There is ample good information out there, and many credible and talented journalists working to get that information to us.

At both the provincial and federal level, health experts are keeping us informed in a transparent and timely way. It is important we listen to these experts and do what they tell us.

We all have a part to play in this pandemic, however small. (I made a point of thanking the checkout clerk at the grocery store for being there. It wasn’t much, but it brought a smile.)

We need to stay safe, stay calm, and help others if we can.

We truly are all in this together.

Greg Knill is a columnist and former Black Press editor. Email him at greg.knill@blackpress.ca.


Like us on Facebook and follow us on Twitter.

BC ViewsCoronavirus

Get local stories you won't find anywhere else right to your inbox.
Sign up here

Comments are closed

Just Posted

Morning Start: Naps could save your life

Your morning start for Wednesday, July 9, 2020

After slow start, Summerland sees more tourism activity

Majority of visitors come from within British Columbia

EDITORIAL: Accommodating Okanagan fruit pickers

Campsite for agricultural workers to open in Summerland

COLUMN: Fiscal sticker shock

Deficit and debt increasing while Canada’s credit rating has been downgraded

Two facing charges after RCMP search Penticton motel, find firearms, drug-trafficking related items

Samuel Prescott-Perreault, 32 years old, and 27-year-old Paige Rist are facing charges

The pandemic is widening Canada’s workplace gender gap

Gender pay gap is incentivizing fathers to work while mothers watch children, a new B.C. study has found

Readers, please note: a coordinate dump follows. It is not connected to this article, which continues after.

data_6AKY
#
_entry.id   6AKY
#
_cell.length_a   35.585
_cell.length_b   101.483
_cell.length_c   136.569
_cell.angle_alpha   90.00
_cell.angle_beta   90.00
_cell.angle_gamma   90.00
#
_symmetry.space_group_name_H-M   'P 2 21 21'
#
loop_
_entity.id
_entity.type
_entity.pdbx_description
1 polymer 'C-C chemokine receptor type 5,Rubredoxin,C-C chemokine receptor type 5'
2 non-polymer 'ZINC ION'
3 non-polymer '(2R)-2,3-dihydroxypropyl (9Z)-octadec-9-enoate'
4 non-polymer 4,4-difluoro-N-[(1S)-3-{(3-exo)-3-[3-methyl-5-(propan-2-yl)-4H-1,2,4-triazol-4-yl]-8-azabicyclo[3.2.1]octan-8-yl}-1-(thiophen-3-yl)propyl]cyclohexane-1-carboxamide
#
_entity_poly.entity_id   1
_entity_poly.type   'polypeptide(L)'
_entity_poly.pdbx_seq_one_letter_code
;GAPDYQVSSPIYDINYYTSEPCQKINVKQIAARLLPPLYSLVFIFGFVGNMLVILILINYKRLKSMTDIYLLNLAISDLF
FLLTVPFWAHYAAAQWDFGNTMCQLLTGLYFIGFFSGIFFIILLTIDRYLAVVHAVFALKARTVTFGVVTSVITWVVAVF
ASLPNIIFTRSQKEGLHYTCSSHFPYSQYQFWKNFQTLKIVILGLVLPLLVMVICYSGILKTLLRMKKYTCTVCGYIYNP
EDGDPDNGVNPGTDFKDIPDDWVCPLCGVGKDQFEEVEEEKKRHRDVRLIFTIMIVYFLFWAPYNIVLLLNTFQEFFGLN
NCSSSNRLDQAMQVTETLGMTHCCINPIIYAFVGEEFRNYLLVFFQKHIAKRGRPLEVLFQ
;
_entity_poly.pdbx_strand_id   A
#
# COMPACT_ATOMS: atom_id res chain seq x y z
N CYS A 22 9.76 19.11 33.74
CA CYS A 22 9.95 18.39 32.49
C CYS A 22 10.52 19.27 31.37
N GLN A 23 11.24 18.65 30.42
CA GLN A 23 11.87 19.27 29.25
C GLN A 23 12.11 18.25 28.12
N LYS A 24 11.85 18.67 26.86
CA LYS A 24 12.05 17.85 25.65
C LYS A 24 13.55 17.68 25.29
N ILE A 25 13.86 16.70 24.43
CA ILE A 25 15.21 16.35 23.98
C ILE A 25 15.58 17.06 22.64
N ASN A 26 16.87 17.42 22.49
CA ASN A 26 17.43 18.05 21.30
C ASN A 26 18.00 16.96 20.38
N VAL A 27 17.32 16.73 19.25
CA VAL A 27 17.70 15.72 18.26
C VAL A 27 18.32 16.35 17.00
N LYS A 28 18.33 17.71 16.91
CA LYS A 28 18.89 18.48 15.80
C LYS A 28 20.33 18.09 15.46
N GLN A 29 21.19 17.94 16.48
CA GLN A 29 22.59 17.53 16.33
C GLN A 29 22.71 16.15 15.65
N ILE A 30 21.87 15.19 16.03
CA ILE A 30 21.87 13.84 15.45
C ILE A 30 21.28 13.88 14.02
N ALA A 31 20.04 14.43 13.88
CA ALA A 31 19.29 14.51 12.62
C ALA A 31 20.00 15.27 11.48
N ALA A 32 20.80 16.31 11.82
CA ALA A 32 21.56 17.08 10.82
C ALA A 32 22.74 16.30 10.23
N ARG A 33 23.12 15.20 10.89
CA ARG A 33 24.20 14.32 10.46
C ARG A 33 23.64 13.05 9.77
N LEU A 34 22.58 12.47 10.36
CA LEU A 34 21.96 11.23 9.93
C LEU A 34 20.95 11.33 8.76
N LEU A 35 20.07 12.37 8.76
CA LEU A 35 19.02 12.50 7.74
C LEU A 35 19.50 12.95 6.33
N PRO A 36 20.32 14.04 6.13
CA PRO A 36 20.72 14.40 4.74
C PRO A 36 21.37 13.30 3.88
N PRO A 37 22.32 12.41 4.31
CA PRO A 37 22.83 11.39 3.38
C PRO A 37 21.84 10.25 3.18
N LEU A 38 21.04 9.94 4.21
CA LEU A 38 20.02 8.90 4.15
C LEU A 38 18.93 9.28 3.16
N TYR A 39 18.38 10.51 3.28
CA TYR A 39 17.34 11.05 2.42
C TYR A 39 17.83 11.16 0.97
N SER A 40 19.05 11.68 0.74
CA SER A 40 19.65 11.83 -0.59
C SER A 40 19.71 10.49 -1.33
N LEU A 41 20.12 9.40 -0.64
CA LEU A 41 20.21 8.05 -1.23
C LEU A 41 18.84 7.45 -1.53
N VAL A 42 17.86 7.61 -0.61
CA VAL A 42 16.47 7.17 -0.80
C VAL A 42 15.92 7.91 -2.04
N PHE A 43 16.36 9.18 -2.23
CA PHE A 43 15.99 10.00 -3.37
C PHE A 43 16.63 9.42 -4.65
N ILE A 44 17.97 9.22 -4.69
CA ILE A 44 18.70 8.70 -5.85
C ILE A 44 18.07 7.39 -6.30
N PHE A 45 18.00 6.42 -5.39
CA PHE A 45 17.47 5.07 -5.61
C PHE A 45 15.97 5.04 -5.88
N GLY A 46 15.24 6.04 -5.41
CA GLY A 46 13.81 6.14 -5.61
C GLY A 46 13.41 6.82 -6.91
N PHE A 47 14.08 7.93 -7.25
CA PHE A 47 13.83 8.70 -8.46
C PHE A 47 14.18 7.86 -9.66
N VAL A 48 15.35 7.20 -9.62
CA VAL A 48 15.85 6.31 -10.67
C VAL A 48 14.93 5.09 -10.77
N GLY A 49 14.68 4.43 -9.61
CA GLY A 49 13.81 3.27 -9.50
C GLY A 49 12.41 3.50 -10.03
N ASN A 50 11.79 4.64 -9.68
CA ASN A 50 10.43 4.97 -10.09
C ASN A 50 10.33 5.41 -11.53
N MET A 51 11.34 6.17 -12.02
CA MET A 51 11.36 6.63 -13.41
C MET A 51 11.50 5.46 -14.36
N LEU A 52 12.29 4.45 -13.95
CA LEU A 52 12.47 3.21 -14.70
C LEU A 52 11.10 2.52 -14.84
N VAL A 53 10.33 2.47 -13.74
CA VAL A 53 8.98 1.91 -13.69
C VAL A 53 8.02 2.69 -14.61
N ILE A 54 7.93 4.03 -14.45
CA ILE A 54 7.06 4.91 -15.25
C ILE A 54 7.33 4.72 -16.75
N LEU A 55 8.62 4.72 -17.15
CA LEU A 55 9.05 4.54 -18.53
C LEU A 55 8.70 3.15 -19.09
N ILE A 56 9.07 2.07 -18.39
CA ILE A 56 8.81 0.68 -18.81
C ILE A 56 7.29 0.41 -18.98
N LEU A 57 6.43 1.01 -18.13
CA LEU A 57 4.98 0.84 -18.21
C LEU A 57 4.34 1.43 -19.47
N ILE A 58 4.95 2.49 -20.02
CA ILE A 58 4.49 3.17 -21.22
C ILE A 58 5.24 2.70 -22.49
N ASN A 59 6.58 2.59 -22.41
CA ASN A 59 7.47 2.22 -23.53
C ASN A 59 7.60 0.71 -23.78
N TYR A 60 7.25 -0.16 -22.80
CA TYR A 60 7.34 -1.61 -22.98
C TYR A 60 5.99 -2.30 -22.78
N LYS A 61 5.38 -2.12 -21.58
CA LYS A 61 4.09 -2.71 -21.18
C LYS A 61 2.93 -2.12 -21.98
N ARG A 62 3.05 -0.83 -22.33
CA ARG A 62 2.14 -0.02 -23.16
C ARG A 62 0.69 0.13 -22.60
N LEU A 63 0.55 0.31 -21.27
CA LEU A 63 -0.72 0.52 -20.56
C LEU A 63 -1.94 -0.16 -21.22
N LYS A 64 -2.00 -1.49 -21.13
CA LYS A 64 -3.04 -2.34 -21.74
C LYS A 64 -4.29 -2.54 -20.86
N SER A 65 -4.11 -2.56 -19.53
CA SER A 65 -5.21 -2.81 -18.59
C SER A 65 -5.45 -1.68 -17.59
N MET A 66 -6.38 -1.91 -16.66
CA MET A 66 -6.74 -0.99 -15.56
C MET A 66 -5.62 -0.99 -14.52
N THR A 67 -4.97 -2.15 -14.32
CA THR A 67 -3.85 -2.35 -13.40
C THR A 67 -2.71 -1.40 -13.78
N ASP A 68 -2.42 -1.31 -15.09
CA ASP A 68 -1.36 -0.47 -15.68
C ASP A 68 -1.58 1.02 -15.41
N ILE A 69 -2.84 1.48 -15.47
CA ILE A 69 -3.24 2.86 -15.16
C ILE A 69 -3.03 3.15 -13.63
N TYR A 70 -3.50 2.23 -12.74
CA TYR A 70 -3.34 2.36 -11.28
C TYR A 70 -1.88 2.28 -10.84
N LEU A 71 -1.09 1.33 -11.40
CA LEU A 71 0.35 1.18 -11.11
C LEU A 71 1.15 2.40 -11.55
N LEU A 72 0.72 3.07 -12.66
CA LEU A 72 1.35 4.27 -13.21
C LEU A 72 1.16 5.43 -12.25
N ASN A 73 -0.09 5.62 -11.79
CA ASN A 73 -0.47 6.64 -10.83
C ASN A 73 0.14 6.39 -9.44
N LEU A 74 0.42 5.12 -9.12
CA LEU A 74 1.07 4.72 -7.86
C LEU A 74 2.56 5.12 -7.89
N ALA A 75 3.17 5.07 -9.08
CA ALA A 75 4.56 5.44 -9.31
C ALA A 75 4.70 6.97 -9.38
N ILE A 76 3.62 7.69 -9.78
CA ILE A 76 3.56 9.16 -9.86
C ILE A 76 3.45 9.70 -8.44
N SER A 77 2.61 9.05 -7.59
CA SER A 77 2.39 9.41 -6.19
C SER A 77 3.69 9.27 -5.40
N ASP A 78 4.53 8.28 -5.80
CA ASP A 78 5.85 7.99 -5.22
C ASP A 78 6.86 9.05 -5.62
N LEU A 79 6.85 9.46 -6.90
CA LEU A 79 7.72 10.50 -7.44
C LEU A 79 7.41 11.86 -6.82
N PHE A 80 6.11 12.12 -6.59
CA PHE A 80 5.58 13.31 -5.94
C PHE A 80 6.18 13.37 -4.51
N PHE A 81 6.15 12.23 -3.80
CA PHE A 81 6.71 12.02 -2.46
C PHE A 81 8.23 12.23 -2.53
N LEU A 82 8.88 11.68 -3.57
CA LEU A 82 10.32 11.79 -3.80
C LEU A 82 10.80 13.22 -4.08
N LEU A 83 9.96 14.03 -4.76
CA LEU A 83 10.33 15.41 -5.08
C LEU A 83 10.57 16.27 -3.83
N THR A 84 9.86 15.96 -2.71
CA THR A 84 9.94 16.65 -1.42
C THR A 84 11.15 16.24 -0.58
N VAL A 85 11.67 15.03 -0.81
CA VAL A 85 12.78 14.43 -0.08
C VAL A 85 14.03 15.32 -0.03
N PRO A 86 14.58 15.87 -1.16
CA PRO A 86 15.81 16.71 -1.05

South Okanagan RCMP member speaks out against criticism

Police have been the subject of intense scrutiny in recent weeks

Indigenous leader Ed John pleads not guilty to historical sex charges

Ed John’s lawyer entered the plea by telephone on behalf of his client

Woman who talked to unconscious husband for 30 years gets solace from B.C. study

Ian Jordan suffered a head injury when he and another officer were on their way to a call in Victoria in September 1987

RCMP investigate threat against Indigenous totem poles on B.C.’s Sunshine Coast

Police describe the nature of the threat as ‘sensitive’

Ex-Okanagan Mountie forfeits 20 days’ pay after sexual misconduct review

A former Vernon RCMP constable made sexual comments, grabbed genitals of male officer in two incidents 10 years ago

Security guard assaulted in Kamloops park thanks police, public for quick arrest

Glen Warner, 71, was attacked on July 2 by a man who was asked by Warner to not smoke

Portraits celebrating Syilx culture now on display at Kelowna International Airport

Sheldon Pierre Louis’ art will be on display at YLW from now until July 2021

Deer and moose die after being chased by dogs in South Okanagan

BC conservation officers are asking the public to control their pets

Most Read